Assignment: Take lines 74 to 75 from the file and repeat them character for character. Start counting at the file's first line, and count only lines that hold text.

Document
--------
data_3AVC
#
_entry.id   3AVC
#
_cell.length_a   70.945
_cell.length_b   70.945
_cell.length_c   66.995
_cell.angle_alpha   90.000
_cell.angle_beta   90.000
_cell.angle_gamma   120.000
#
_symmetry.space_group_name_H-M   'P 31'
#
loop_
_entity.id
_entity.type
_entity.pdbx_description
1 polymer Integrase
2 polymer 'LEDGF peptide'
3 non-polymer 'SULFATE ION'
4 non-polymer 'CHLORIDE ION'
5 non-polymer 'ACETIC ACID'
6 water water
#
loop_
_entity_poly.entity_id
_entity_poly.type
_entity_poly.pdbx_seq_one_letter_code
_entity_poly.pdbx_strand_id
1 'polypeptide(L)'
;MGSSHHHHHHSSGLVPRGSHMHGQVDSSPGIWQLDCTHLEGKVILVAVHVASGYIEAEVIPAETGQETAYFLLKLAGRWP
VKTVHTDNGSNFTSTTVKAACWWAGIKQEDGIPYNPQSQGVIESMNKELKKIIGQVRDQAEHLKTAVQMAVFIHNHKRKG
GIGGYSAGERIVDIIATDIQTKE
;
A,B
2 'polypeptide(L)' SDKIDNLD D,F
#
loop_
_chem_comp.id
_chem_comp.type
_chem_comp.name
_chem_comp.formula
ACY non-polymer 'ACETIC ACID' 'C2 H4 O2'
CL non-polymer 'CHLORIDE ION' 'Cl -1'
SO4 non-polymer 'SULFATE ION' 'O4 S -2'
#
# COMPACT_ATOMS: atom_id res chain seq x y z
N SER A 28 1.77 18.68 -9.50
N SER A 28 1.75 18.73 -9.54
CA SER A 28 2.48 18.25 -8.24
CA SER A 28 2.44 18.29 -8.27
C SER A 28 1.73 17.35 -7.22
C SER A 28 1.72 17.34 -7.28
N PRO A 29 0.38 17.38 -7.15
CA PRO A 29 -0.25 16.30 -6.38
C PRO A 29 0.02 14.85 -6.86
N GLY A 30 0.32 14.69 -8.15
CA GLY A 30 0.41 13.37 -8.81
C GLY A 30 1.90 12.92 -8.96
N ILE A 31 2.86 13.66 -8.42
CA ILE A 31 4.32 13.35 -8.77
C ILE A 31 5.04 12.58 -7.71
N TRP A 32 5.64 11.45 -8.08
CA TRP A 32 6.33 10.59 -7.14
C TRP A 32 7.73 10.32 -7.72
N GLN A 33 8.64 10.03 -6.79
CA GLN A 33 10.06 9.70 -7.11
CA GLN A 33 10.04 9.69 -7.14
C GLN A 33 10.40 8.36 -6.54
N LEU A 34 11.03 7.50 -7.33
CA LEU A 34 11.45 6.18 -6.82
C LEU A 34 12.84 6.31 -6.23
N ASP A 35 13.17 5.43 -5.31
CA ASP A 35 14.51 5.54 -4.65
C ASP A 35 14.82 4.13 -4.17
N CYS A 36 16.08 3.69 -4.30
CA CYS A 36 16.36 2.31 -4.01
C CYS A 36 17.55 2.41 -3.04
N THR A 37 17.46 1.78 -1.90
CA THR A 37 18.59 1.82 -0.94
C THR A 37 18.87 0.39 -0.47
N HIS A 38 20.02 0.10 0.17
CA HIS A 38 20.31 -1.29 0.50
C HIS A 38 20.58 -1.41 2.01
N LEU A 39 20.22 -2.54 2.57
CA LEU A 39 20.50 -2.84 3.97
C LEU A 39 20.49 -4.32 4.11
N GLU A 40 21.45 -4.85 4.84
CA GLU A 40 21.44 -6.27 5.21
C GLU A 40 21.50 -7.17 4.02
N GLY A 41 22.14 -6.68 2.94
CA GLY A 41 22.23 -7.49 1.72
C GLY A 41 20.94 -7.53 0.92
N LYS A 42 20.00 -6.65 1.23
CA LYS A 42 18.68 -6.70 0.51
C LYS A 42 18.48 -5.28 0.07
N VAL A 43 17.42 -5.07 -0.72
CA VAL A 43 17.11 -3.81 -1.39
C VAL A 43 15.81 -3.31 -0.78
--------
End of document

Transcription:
CA ASP A 35 14.51 5.54 -4.65
C ASP A 35 14.82 4.13 -4.17